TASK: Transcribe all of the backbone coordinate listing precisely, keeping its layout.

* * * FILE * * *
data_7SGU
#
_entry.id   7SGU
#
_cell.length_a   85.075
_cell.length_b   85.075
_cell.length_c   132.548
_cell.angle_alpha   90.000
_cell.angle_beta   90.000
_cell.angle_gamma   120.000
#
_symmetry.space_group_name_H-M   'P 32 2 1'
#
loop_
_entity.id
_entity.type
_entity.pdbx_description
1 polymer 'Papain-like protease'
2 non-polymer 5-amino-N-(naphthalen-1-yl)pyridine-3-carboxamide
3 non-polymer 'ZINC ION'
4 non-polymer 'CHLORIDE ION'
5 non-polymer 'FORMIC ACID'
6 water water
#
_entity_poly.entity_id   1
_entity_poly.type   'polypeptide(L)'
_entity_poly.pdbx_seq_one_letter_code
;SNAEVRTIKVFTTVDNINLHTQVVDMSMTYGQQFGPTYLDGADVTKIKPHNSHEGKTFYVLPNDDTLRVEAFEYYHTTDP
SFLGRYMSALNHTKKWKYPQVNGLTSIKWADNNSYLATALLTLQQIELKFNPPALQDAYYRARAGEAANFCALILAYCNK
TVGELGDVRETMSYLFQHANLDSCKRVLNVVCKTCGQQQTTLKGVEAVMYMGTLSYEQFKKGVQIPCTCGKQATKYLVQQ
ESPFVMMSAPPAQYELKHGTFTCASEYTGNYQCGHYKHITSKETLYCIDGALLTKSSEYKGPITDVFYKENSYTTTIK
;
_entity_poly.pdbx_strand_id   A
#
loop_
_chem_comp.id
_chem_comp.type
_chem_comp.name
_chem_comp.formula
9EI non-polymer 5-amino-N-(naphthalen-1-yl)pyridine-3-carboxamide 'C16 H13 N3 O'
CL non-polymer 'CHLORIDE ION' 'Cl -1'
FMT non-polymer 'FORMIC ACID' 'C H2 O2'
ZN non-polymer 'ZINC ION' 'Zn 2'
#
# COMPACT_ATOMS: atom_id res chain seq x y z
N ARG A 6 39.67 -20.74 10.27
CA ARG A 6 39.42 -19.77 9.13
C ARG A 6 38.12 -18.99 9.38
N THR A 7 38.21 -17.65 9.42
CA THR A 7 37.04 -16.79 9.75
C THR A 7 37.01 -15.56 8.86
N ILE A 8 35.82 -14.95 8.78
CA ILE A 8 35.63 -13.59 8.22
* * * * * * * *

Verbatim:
data_7SGU
#
_entry.id   7SGU
#
_cell.length_a   85.075
_cell.length_b   85.075
_cell.length_c   132.548
_cell.angle_alpha   90.000
_cell.angle_beta   90.000
_cell.angle_gamma   120.000
#
_symmetry.space_group_name_H-M   'P 32 2 1'
#
loop_
_entity.id
_entity.type
_entity.pdbx_description
1 polymer 'Papain-like protease'
2 non-polymer 5-amino-N-(naphthalen-1-yl)pyridine-3-carboxamide
3 non-polymer 'ZINC ION'
4 non-polymer 'CHLORIDE ION'
5 non-polymer 'FORMIC ACID'
6 water water
#
_entity_poly.entity_id   1
_entity_poly.type   'polypeptide(L)'
_entity_poly.pdbx_seq_one_letter_code
;SNAEVRTIKVFTTVDNINLHTQVVDMSMTYGQQFGPTYLDGADVTKIKPHNSHEGKTFYVLPNDDTLRVEAFEYYHTTDP
SFLGRYMSALNHTKKWKYPQVNGLTSIKWADNNSYLATALLTLQQIELKFNPPALQDAYYRARAGEAANFCALILAYCNK
TVGELGDVRETMSYLFQHANLDSCKRVLNVVCKTCGQQQTTLKGVEAVMYMGTLSYEQFKKGVQIPCTCGKQATKYLVQQ
ESPFVMMSAPPAQYELKHGTFTCASEYTGNYQCGHYKHITSKETLYCIDGALLTKSSEYKGPITDVFYKENSYTTTIK
;
_entity_poly.pdbx_strand_id   A
#
loop_
_chem_comp.id
_chem_comp.type
_chem_comp.name
_chem_comp.formula
9EI non-polymer 5-amino-N-(naphthalen-1-yl)pyridine-3-carboxamide 'C16 H13 N3 O'
CL non-polymer 'CHLORIDE ION' 'Cl -1'
FMT non-polymer 'FORMIC ACID' 'C H2 O2'
ZN non-polymer 'ZINC ION' 'Zn 2'
#
# COMPACT_ATOMS: atom_id res chain seq x y z
N ARG A 6 39.67 -20.74 10.27
CA ARG A 6 39.42 -19.77 9.13
C ARG A 6 38.12 -18.99 9.38
N THR A 7 38.21 -17.65 9.42
CA THR A 7 37.04 -16.79 9.75
C THR A 7 37.01 -15.56 8.86
N ILE A 8 35.82 -14.95 8.78
CA ILE A 8 35.63 -13.59 8.22